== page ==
The past few days of choosing and meditating on Scripture related to joy have been really good for me. But I’d be totally lying if I claimed that it’s been an all-out joyfest in this house all week. There has been grumping and snapping and complaining and all the usual general sinfulness. Despite believing the truth of Scripture that God is my hope – that I have been brought near to Him by the blood of Christ – that His unchanging character is a reason to rejoice – there are moments (lots of them) where I just don’t feel joyful. And two things come to mind as I reflect on this reality.
1) I may not always feel joy in God, but in faith I can tell myself He is my joy. I’m pretty sure that’s almost a direct quote from Tim Chester in You Can Change. Part of the act of meditating on Scripture is preaching the truth to my heart – reminding myself that this is the truth and that I must walk in it in repentance and faith, even when my feelings don’t corroborate the facts. I think this is a discipline and a choice we must make out of obedience, and I do believe that meditating on these truths has the potential to shape our feelings. They will follow. But we may not start there – we may just start with trust in God’s promises and be forced to take obedient steps of faith.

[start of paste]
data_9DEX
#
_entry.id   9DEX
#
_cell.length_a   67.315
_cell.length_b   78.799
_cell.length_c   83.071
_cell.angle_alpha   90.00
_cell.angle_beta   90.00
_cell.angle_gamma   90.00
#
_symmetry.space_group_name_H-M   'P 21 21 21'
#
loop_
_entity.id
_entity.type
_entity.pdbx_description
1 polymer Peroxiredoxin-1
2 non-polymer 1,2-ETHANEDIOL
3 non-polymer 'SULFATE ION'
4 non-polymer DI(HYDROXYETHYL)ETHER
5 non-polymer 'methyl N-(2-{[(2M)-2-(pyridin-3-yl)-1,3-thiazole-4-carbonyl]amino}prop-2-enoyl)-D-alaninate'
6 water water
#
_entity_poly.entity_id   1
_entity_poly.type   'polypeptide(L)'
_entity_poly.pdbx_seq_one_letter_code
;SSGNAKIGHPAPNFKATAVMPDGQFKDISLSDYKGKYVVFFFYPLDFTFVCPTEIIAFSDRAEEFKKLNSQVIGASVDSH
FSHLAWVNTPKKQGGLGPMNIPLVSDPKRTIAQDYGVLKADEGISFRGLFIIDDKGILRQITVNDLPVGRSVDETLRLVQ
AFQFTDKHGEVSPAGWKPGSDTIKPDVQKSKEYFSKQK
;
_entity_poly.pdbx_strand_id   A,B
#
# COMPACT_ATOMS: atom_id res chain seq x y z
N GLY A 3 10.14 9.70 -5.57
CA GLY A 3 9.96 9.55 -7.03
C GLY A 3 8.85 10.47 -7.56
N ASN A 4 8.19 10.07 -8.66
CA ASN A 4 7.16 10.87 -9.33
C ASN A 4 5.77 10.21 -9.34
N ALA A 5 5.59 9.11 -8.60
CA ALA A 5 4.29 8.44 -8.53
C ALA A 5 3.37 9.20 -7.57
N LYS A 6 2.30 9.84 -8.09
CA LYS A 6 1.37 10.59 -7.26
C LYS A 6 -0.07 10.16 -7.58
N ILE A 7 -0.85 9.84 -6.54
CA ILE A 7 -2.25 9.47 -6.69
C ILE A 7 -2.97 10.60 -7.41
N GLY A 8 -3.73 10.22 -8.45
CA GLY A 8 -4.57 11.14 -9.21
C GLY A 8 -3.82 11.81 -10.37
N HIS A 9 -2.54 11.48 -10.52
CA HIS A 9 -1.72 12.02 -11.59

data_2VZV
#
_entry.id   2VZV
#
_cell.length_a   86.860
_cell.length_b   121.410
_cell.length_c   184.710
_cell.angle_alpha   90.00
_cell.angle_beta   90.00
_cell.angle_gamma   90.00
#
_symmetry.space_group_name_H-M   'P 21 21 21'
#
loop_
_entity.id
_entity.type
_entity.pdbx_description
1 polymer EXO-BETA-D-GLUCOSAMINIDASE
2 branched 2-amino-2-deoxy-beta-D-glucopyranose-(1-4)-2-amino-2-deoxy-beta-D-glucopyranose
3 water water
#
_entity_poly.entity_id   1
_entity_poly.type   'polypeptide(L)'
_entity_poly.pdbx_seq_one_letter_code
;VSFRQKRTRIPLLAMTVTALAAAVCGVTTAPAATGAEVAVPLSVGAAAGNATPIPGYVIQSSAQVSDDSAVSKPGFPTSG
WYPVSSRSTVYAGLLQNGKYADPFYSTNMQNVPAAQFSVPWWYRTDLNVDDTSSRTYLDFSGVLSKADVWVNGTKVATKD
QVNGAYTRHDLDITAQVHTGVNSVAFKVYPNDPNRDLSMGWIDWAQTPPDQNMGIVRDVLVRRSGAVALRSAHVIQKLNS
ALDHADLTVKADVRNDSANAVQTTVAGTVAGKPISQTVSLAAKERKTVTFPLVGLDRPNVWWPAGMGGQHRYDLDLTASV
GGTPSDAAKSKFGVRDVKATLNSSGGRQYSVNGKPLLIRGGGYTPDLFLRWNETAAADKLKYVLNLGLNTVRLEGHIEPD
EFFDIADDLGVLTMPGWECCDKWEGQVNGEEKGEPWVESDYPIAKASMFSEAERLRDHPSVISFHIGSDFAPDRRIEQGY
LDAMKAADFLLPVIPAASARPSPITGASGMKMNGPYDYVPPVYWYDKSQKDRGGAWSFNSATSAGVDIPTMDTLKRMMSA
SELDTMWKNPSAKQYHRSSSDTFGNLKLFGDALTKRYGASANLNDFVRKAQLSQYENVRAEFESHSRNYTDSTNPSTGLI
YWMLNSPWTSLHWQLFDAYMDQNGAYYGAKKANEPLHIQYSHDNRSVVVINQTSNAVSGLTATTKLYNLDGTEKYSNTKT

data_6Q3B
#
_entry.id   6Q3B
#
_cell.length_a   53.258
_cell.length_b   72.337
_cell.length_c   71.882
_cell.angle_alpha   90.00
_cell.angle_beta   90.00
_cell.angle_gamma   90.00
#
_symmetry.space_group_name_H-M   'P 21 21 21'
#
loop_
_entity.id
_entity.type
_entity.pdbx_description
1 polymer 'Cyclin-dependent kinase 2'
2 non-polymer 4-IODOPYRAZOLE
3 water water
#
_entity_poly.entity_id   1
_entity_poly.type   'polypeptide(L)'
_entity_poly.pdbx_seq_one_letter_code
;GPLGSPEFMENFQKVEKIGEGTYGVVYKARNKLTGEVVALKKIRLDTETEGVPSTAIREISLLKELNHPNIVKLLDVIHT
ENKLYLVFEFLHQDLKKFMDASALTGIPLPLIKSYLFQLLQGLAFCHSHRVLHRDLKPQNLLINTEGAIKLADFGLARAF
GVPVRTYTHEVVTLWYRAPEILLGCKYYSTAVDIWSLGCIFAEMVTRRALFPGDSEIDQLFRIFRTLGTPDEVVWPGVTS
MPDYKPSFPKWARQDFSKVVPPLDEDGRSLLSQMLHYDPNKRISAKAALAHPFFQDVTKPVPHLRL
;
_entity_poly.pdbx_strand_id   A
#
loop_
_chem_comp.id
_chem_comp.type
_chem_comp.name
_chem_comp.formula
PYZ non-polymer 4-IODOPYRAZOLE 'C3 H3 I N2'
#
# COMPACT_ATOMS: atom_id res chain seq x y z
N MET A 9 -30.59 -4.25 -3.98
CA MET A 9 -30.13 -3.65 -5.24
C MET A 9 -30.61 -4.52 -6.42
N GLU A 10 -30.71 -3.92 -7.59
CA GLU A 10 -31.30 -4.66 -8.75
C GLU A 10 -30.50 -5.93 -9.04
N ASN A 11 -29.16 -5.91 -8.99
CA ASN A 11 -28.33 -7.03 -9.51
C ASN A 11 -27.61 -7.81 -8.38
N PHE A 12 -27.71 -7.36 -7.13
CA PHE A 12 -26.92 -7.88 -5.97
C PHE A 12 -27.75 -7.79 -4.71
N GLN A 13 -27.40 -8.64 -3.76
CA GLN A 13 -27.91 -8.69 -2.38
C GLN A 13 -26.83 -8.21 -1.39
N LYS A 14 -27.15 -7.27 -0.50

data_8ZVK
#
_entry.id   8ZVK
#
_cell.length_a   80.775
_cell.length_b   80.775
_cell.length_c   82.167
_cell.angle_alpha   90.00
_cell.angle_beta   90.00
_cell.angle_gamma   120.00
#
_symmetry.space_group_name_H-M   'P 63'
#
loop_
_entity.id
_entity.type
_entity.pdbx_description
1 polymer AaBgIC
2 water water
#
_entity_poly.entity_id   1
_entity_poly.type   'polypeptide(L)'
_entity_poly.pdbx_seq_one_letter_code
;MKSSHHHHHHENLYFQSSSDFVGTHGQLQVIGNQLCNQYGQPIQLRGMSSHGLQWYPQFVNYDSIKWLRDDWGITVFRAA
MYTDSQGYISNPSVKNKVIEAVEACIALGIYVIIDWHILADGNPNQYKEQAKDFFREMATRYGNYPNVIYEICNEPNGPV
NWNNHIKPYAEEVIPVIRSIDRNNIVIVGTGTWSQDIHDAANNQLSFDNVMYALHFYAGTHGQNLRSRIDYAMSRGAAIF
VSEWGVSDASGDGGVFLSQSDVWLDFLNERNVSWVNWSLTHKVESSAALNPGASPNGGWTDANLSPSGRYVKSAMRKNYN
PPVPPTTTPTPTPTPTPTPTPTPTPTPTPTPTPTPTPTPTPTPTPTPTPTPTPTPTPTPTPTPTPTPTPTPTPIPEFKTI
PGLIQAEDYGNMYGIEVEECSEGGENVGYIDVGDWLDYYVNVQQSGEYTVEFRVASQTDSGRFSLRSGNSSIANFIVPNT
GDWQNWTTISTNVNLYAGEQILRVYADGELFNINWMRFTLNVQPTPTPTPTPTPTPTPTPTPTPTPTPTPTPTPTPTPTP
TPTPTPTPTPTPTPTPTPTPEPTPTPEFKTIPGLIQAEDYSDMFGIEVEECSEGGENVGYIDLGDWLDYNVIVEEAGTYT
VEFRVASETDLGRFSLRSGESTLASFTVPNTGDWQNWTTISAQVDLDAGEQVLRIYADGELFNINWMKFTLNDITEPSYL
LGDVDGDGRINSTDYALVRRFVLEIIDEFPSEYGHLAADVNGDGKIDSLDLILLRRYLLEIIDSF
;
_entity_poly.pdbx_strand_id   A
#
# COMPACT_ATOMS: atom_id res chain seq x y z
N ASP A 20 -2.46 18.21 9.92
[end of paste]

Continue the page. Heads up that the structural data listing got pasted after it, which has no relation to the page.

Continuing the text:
2) As I was praying this morning, I was hit upside the head with something else. The reason I don’t always feel joy is because I am looking for it in all the wrong places. Despite the truth I read to the contrary, I walk away and look to my husband and children and day to be my source of joy. If Jordan is grumpy, I am grumpy. If Hadley and Adrienne are fussing or disobedient, I am irritable and snappy. If my day is not going according to my plans, I believe I have a justifiable reason to respond in anger and bitterness. The Bible has a word for this: idolatry. It’s looking to anything besides God as my source of life, joy, and satisfaction. It’s wanting happy circumstances more than God. I knew I had a problem of not choosing to be joyful, but I didn’t really realize that I was chasing after idols instead. How quickly I am deceived into thinking that someone else holds the key to my satisfaction! Yet I have encountered the Living God, and so I must declare with Peter, “Lord, to whom shall we go? You have the words of eternal life.” (John 6:68)
It seems like joy should be an easy choice. But my flesh is weak and my faith is small. I’m so thankful that my approval does not hinge upon my ability to live up to God’s standards, but is fully secure because of Christ’s perfect obedience and sacrificial death.
I pray that, someday, this fruit of the Spirit will be the natural overflow of my heart and not a moment-by-moment conscious choice. But that day may never come on this earth. So in the meantime, I repent constantly of my failure to believe truth and to desire God above all else, I rest in grace, and I take one step of obedience at a time, believing in faith that He will make level paths for my feet.